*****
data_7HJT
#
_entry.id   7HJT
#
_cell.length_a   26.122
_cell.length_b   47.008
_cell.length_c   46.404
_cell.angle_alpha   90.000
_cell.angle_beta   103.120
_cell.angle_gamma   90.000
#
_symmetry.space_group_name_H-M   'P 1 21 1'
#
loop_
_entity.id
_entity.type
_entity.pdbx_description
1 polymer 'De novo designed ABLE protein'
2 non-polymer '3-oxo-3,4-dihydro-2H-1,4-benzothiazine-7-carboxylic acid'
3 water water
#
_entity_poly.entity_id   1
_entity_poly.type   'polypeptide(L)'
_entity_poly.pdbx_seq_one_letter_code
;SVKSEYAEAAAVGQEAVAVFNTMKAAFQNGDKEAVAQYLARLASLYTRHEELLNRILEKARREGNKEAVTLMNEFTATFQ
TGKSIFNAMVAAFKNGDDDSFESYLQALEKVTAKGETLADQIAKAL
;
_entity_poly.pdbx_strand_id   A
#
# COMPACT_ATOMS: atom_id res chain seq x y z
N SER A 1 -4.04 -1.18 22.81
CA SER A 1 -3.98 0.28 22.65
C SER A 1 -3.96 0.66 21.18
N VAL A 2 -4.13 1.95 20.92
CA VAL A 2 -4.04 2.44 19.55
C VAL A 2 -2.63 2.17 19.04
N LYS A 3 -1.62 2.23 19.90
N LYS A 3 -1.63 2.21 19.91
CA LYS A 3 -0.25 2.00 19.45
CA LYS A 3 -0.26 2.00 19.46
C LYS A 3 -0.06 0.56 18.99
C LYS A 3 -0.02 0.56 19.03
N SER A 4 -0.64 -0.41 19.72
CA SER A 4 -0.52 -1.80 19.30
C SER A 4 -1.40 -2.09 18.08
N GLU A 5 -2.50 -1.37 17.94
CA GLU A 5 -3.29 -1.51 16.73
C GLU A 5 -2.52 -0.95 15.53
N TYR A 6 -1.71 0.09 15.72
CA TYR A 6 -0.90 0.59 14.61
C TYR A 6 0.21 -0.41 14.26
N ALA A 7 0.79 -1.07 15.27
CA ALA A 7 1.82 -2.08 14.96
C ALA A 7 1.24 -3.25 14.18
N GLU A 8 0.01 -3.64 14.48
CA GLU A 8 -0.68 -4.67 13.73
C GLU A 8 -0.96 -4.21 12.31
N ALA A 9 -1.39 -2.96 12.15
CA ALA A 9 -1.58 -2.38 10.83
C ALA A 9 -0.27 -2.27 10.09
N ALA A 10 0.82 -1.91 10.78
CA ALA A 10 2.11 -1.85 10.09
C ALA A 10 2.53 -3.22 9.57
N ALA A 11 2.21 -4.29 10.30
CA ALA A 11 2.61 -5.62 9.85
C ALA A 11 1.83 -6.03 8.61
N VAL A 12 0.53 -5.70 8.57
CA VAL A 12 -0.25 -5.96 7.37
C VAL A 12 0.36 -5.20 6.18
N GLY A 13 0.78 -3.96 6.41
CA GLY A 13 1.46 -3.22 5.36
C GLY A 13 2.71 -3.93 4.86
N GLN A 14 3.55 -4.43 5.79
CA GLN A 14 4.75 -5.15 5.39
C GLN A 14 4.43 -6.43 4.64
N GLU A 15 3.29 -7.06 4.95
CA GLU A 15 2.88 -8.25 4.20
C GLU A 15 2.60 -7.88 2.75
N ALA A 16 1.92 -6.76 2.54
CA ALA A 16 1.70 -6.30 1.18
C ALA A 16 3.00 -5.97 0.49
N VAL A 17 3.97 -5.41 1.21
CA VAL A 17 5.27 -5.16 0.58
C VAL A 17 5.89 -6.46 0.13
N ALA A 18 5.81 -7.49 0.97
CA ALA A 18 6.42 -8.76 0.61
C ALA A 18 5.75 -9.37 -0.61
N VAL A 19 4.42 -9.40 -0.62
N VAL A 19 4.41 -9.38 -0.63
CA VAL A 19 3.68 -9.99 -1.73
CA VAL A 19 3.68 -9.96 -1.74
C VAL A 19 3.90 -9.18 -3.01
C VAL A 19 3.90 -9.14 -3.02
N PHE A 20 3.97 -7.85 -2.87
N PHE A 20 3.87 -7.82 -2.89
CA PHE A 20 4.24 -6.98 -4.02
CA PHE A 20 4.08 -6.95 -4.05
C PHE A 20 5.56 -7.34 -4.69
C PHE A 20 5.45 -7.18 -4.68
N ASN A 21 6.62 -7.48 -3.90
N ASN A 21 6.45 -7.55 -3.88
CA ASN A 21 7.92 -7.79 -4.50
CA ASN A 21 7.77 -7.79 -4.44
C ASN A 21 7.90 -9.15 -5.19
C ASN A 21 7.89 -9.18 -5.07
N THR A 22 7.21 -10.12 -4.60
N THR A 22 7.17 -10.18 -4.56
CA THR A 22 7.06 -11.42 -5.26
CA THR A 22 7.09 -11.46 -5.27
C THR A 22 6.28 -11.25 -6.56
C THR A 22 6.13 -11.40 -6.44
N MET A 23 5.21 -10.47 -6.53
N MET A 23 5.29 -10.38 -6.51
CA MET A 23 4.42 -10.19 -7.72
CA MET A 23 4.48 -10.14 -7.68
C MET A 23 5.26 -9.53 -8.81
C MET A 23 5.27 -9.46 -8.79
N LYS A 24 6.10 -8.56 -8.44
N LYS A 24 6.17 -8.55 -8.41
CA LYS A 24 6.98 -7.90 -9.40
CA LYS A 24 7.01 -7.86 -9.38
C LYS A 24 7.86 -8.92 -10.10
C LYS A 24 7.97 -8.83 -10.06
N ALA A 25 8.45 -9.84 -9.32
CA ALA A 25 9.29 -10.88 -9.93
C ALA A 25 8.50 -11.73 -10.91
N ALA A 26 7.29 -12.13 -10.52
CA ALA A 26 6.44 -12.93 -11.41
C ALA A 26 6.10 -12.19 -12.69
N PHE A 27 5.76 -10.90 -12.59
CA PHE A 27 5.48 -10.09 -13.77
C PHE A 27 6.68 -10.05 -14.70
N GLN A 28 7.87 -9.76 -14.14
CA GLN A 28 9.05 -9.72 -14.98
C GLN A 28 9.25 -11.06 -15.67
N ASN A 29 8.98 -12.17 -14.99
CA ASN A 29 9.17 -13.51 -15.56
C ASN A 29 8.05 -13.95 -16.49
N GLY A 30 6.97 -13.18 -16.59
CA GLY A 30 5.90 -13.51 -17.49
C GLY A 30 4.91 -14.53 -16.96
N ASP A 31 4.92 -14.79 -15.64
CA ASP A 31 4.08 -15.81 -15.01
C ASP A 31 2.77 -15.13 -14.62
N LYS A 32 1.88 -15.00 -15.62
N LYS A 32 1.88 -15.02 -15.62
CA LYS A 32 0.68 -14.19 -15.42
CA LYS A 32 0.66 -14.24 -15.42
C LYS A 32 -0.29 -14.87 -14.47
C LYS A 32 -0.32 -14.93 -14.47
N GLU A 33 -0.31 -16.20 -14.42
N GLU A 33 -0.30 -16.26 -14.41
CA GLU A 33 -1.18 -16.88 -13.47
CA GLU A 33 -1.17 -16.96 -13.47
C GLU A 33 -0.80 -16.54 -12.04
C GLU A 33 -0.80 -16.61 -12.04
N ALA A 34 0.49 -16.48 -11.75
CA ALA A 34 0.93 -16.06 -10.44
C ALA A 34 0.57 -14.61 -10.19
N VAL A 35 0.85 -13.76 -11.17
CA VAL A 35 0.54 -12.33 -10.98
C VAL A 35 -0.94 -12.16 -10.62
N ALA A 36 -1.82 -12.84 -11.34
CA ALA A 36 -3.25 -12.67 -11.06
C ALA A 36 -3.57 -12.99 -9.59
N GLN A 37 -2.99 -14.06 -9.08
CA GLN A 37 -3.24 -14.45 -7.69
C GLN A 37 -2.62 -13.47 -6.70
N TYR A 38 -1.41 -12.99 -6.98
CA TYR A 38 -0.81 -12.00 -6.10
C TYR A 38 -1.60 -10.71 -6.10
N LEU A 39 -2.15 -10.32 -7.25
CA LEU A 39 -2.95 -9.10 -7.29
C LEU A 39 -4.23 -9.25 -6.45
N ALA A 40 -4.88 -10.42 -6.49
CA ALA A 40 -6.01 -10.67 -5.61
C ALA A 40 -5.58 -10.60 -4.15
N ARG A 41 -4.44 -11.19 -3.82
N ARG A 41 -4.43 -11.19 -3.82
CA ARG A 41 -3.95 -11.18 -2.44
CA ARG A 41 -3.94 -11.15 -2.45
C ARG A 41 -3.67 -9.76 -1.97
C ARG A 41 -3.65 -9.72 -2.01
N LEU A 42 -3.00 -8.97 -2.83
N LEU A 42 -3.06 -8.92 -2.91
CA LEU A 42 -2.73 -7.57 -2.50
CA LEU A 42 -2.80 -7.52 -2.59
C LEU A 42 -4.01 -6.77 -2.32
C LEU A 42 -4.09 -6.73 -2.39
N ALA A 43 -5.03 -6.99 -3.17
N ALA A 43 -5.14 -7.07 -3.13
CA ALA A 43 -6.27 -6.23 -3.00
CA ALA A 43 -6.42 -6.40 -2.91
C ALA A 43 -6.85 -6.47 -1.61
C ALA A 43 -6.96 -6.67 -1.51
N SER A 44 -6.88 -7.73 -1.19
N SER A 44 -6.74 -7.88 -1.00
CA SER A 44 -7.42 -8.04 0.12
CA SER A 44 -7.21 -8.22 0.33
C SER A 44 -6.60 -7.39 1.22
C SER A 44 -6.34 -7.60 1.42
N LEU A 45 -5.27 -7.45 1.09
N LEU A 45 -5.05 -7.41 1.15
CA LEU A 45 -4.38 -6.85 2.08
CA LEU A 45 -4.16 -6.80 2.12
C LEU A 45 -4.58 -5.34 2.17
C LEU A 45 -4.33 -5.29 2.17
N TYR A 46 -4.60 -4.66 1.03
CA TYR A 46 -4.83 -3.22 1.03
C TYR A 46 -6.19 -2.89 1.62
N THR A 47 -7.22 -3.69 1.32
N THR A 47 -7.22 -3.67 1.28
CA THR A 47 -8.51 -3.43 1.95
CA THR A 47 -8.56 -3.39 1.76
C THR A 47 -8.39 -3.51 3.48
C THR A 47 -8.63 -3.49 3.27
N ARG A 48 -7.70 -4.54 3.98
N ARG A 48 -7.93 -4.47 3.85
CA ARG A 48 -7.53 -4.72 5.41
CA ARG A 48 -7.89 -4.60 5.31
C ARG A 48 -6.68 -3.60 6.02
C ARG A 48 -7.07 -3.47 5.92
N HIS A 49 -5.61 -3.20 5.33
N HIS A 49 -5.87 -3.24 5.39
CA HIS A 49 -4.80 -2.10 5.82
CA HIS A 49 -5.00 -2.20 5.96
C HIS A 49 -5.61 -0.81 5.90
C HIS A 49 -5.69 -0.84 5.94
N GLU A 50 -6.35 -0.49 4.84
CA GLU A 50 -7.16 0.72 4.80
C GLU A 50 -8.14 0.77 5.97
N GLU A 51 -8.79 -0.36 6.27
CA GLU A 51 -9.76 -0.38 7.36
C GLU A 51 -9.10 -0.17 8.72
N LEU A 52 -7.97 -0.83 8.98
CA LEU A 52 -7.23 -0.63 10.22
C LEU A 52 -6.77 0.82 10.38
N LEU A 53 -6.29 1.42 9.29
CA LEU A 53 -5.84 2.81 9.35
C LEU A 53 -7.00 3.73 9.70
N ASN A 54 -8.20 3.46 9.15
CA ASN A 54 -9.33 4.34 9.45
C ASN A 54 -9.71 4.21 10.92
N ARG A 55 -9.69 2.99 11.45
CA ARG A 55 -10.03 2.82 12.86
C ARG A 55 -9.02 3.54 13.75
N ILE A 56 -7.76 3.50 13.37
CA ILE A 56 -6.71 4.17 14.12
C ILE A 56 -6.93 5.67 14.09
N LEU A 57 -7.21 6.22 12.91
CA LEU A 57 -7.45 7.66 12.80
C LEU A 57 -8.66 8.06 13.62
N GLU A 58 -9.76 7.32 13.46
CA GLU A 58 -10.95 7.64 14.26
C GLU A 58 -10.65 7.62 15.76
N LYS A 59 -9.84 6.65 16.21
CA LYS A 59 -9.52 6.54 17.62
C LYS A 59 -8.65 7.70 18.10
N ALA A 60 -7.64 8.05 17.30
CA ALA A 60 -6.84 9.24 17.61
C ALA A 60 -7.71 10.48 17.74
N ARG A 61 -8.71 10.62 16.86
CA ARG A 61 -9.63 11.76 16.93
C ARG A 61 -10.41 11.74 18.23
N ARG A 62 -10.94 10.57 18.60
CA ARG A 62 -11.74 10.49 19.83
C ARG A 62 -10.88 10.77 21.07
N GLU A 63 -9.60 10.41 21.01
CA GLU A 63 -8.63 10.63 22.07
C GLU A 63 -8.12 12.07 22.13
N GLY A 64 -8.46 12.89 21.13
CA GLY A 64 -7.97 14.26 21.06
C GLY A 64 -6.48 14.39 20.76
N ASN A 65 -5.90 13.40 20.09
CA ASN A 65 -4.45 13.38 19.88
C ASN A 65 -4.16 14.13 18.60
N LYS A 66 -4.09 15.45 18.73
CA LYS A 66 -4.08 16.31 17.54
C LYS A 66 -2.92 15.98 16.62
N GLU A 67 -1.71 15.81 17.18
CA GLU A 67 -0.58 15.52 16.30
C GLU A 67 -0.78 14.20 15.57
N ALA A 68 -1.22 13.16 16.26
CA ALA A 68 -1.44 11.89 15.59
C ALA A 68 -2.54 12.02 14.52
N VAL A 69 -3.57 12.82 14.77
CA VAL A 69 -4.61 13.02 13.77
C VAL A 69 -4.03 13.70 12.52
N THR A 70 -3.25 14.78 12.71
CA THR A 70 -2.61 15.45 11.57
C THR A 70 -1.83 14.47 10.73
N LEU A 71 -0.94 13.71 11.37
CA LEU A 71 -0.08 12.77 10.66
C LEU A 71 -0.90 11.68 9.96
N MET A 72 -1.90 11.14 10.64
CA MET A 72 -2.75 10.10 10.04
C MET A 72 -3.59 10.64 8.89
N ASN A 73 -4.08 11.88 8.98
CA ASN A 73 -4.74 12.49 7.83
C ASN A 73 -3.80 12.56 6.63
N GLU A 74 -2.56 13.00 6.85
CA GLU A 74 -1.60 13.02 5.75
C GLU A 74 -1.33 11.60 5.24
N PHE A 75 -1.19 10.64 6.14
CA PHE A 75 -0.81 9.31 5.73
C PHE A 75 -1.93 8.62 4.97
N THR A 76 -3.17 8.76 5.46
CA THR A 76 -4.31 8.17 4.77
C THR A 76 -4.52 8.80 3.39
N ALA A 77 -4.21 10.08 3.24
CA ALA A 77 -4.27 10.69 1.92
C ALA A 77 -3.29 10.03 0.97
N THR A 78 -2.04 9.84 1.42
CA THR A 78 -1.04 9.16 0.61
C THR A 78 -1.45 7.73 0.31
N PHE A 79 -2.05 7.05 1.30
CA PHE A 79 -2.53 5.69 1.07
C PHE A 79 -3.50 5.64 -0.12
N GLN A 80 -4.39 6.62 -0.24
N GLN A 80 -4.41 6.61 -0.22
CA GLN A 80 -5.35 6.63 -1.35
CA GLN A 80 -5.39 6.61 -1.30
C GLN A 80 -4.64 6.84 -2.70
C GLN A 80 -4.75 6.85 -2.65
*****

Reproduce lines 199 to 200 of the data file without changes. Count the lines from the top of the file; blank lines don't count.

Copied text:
CA SER A 44 -7.21 -8.22 0.33
C SER A 44 -6.60 -7.39 1.22